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Psoriasis-Severity of skin condition linked to diabetes, new study finds

Do you know that people with psoriasis are at a higher risk to develop type 2 diabetes than those without psoriasis? This was the finding of a new study by researchers from the Perelman School of Medicine at the University of Pennsylvania. According to the researchers, the risk of diabetes  increases dramatically based on the severity of the disease too.  They observed that people with psoriasis that covers 10 percent of their body or more are 64 percent more likely to develop diabetes than those without psoriasis. This means that about 125,640 new cases of diabetes may be related to psoriasis worldwide.

“We know psoriasis is linked to higher rates of diabetes, but this is the first study to specifically examine how the severity of the disease affects a patient’s risk,” said the study’s lead author Marilyn T. Wan, a post-doctoral research fellow. The researchers looked at data on 8,124 adults with psoriasis and 76,599 adults without psoriasis over the course of four years to arrive at this conclusion.

The study was published in the November, 2017  Journal of the American Academy of Dermatology.

More information about Psoriasis

What is psoriasis?

Psoriasis is a chronic skin condition that occurs when the body’s defenders become hyperactive, leading to swelling and rapid turnover of skin cells. In psoriasis, new skin cells are produced prematurely (within 3-4 days instead of 30 days) leading to accumulation at the surface. This appears as skin lesions that are red, scaly and itchy. The skin lesions show up on the scalp, hands and feet, genitals and skin folds.

How common is the skin condition?

According to some sources, it affects up to 125 million persons worldwide. In the United States alone, up to 8 million persons suffer from this condition. Although, the skin condition is less common in dark skinned individuals, there have been reports that the occurrence is increasing. In Nigerian study  of patients attending a skin clinic, Psoriasis was found in one out of 100 patients. It was slightly commoner in men, those in there 40’s and triggered by stress, alcohol, and medications.

Why is it linked to diabetes?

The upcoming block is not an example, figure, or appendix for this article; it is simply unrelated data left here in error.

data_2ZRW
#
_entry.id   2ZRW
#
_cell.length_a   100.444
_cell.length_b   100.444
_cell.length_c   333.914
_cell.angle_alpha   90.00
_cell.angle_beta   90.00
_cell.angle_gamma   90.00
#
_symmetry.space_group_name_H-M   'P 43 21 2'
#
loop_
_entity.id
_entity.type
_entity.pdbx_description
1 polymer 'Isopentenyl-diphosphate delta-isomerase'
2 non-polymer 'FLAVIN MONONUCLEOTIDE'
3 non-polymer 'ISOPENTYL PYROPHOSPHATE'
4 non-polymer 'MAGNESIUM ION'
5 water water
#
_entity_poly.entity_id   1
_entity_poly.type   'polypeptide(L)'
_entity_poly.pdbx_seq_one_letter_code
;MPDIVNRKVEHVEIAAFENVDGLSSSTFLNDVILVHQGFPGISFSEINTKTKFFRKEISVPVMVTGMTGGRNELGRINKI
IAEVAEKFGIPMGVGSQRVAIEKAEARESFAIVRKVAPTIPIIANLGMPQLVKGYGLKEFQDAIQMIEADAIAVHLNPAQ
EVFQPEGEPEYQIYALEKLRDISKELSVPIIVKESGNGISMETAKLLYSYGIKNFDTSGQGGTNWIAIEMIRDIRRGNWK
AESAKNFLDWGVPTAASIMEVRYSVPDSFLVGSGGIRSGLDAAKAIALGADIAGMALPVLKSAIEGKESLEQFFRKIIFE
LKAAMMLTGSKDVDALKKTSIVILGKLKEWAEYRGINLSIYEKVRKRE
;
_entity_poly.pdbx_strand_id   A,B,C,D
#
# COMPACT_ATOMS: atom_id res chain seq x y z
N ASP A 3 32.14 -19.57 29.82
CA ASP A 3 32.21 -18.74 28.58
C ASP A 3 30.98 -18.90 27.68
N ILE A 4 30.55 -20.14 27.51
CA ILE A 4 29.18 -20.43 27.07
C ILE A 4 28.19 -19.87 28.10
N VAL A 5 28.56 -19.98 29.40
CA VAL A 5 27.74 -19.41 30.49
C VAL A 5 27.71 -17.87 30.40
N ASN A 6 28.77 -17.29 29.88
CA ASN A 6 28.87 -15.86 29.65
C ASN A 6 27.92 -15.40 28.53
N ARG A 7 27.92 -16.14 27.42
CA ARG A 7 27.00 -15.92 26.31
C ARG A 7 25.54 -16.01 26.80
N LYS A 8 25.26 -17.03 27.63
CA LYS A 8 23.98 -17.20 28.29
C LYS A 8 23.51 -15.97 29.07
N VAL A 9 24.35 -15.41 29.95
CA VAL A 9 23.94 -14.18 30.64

“The type of inflammation seen in psoriasis is known to promote insulin resistance, and psoriasis and diabetes share similar genetic mutations suggesting a biological basis for the connection between the two conditions we found in our study,” said the study’s senior author Joel M. Gelfand, MD MSCE, a professor of Dermatology and Epidemiology at Penn.

What you should know about severity of psoriasis?

Psoriasis may be classified  as mild, moderate, or severe according to the amount of body surface area (BSA) affected and the severity of redness, thickness, and scaling of the skin.

 ©Abbvie

Mild (<3%)                     Moderate (3-10%)            Severe (>10%)

Related: Here’s why Psoriasis is difficult to treat

In order to measure psoriasis severity, Gelfand and his team used body surface area (BSA), which measures the percentage of the body covered by psoriasis.
They found patients with a BSA of two percent or less had a relative risk of 1.21 for developing diabetes, meaning their risk is 21 percent higher than those without psoriasis. This risk increased dramatically in patients with a BSA of 10 percent or more. On average, 5.97 out of every 1,000 people will get diabetes in a given year. In the population of patients with a BSA greater than 10 percent, that number jumps to 12.22 per 1,000 people. That group had a relative risk of 1.64, or 64 percent higher than patients with no psoriasis at all. Further, they found that for every 10 percent increase in BSA beyond the initial 10 percent, the relative risk increased by another 20 percent. In other words, patients with 20 percent BSA were at almost an 84 percent higher risk of developing type 2 diabetes, patients with 30 percent BSA were at a 104 percent higher risk, and so on.”These findings are independent of traditional risk factors for diabetes and still show a strong connection between the increasing severity of psoriasis and the increasing risk of developing diabetes, which makes a strong argument for a causal relationship between the two,” Gelfand said.

Gelfand says psoriasis BSA should be routinely measured, and patients targeted for diabetes prevention, especially in those with a BSA of 10 percent or higher. He also says these results add to the growing understanding of the additional risks associated with severe psoriasis, which Gelfand’s other studies have shown can include major cardiovascular events, liver disease and death.

 

 

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